Daniel Ametefe Kukubor is a portrait painter who depicts stylish people who appear to pose for him. His works have an abstract nuance to them, with vibrant patches of colour, but the figures are painted with accuracy and detail. When we look at his work, we assume the artist achieved this result with the precise use of a paintbrush. However, in fact, he uses a squeegee and a palette knife to paint. Kukubor’s use of the device is impressive, and it adds to the dynamism of his work. It also creates a certain mystery around it – the beautifully rendered imagery now has a three-dimensional element to it which makes the artwork more enticing to look at. Through the use of a palette knife, we can almost witness the artist’s painterly process and the mixture of colour on the canvas.
Banksy has gained his “notoriety” over the years for his memorable graffiti which comments on art, politics and philosophy. At the age of 18, he was nearly caught “vandalising” public spaces by the police, as graffiti has not always bore the art status it does now. When this happened, Banksy hid beneath a dustbin van. In hiding, he noticed stencilled letters sprayed onto the van, and this inspired an idea in his mind. He knew he had to be quicker in the act, so then he decided that stencilling would be his new way of artmaking. The use of stencilling anonymises the artist, which is Banksy's intention; nevertheless, his style is hardly unrecognisable. With the lack of tactile involvement in the process and the use of additional material for improved speed of performance, Banksy has not only created a new technique of artmaking, but he has owned it since then. The use of stencilling has significantly contributed to his success, to the point where unsigned works of his are recognisable anytime, anywhere.
The Miaz Brothers are an artistic duo who were trained in traditional painting. Later in their career, they decided to break up with strict academic rules of making art, which resulted in their signature aesthetic as we know it today – a blurred, hazy appearance of the subjects they depict. To do this, the brothers use spray guns loaded with acrylic paint, with which they map out the qualities of their figures, staying true to colour, light and shade, but avoiding precise lines and definition. It is possible that this allows them to produce their work faster than if using a paintbrush, but that does not make their process less sophisticated than a traditional one. To the contrary – the brothers build upon their proficiency in academic painting methods in order to employ an alternative one, paving the way for other artists to explore different ways of artmaking. This special technique makes for paintings which appear out of focus, but which appear to come into detail when looked at for long enough.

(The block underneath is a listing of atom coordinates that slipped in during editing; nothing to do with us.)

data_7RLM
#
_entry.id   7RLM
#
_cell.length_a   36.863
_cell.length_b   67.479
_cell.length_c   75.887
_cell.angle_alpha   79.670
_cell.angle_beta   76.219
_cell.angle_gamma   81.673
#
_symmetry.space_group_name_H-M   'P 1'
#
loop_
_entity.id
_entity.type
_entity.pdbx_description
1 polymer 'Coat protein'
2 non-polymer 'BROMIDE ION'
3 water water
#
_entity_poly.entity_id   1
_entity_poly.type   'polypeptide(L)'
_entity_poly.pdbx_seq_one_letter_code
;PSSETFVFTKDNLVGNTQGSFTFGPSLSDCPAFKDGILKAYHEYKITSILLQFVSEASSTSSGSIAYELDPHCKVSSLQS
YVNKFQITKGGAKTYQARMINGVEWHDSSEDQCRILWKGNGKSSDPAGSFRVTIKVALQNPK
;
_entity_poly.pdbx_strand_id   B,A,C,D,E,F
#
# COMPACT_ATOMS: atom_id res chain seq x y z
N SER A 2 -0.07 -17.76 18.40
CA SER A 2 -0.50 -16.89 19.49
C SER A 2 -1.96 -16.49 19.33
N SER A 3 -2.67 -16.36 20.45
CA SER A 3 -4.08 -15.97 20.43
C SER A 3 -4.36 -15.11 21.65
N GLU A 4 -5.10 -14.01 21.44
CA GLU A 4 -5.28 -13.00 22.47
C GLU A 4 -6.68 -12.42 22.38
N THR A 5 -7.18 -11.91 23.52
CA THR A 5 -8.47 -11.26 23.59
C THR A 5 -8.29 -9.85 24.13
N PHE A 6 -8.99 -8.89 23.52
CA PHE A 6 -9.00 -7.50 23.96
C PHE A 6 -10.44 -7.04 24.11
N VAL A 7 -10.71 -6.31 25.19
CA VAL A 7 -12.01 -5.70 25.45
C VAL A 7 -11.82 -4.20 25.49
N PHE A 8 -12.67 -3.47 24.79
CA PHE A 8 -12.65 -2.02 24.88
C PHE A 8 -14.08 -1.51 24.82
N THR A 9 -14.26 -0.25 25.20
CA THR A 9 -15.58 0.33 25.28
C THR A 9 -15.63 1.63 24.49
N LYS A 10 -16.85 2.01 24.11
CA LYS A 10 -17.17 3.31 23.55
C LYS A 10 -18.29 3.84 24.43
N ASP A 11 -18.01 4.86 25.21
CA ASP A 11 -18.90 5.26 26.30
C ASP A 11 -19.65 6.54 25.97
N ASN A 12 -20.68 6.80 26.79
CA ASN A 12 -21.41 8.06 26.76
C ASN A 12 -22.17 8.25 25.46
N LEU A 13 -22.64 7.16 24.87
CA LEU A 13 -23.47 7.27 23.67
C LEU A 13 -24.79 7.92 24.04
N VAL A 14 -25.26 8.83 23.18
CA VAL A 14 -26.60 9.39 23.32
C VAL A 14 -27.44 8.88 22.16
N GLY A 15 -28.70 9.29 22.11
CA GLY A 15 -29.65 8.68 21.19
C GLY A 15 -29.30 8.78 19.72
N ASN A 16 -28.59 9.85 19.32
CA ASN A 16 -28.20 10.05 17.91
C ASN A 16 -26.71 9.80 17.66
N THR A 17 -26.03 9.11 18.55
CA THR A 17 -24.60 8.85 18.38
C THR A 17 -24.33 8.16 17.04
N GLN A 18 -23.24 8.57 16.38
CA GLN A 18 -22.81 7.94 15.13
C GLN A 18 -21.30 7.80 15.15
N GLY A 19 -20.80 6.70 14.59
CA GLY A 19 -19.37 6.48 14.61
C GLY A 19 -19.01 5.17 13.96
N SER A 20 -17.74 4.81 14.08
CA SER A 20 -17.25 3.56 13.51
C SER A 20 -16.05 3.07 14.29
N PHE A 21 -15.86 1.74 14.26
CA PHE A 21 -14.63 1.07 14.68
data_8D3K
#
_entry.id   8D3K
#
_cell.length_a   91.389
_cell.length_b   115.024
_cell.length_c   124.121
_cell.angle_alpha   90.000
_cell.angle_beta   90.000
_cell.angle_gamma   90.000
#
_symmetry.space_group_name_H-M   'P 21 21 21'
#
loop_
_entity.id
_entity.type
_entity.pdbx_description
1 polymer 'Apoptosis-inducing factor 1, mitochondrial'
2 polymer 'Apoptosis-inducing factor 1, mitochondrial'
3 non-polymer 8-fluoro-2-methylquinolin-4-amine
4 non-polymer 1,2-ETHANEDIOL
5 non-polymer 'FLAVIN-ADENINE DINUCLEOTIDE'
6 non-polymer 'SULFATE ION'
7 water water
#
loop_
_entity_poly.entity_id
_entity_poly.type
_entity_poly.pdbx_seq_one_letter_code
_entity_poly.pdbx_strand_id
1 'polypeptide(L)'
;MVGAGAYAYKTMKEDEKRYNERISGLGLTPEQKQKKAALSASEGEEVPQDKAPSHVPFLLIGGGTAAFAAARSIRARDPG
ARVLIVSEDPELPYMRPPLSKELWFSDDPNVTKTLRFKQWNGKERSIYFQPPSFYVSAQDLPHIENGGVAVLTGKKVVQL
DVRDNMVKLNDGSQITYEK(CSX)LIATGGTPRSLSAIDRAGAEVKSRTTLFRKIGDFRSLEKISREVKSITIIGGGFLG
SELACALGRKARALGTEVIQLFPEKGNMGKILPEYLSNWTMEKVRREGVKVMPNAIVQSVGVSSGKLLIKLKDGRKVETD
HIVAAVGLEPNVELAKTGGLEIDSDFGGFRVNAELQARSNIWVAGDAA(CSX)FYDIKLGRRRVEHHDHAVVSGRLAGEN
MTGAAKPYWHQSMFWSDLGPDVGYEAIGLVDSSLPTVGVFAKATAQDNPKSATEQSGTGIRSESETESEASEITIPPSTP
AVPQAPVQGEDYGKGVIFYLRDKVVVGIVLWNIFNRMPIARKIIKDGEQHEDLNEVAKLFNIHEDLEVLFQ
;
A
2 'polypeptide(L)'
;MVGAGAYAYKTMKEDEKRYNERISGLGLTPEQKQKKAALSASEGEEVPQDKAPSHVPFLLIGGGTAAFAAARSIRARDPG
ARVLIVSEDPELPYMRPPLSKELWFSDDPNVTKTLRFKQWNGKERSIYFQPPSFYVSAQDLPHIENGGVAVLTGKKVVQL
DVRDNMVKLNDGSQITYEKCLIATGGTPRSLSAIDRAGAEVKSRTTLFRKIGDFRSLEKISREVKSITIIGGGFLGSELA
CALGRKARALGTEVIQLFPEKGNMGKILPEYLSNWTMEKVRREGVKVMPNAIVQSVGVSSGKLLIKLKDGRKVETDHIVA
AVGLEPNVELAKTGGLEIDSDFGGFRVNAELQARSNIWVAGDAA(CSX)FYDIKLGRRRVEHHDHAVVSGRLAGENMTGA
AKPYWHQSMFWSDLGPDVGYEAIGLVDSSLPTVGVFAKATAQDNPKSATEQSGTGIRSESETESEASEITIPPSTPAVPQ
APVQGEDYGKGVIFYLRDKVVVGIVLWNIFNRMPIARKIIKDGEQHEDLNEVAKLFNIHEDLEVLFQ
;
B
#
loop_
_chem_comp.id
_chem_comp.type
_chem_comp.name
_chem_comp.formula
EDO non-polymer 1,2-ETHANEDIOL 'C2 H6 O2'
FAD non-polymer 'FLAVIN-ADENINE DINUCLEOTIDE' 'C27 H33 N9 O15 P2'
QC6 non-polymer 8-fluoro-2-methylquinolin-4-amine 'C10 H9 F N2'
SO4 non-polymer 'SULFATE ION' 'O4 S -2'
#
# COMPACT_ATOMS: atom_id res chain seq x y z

Jack Kabangu is a painter whose subject matter is gloomy figures situated in negative space. What’s fascinating about his process is that he uses a finger-painting technique to make his art. Through this tactile way of painting, he establishes a personal connection with the work. The evidence of the artist’s hand creates an interesting texture, which adds to the human quality of Kabangu’s paintings. This makes his art easy to empathise with. We think about the times when we finger-painted as children, and we feel a reconnection with a youthful playfulness when thinking of Kabangu’s process. As a result of the finger-painting, his work communicates liveliness and records the movement of the artist while he was making it. This, coupled with the unique aesthetic, makes for a one-of-a-kind artwork.
Invader is a French street artist who is best known for his pixelated mosaics, inspired by video games and vintage graphics. Invader’s technique is quick and discrete, and he works with a team who assist in the production of his art. His team fixes multi-coloured tiles to walls, using cement or glue to keep them together. The combination of the square blocks of colour together create image which appears as if on a screen of a technological device. Invader’s way of working celebrates the freedom of expressing creativity in art and innovative techniques, and it shows how an artist can compose an image without always sticking to tradition. The process is fascinating, and the result is a thought-provoking work of art. Invader’s work is associated with a Duchampian “ready-made” style of making art, as he reproduces his designs with tiles across the streets of Paris and other major cities. The way his work is put together opposes machines that replace the artist’s hand, as every coloured tile is carefully put in place. The care and attention which go into the creation of Invader’s work is demonstrated in it– although with a simple appearance, it has a complex history.
Daniel Ametefe Kukubor, Banksy, The Miaz Brothers, Jack Kabangu and Invader are examples of an artistic community which experiments with unusual methods of making art. There is always a story behind an artist’s chosen way of making their work. A clever technique like putting together coloured tiles, or using spray guns to paint is evident of the diversity in working methods contemporary artists enjoy. These alternative ways to making art add to the story of the contemporary art world and to telling art history, and widen our understanding of an artistic process. Our current visual culture is full of vibrancy which emanates from artists who think outside the box when they work. Ultimately, they provide society with a colourful array of artwork to discover, or, in simpler terms – visual fun.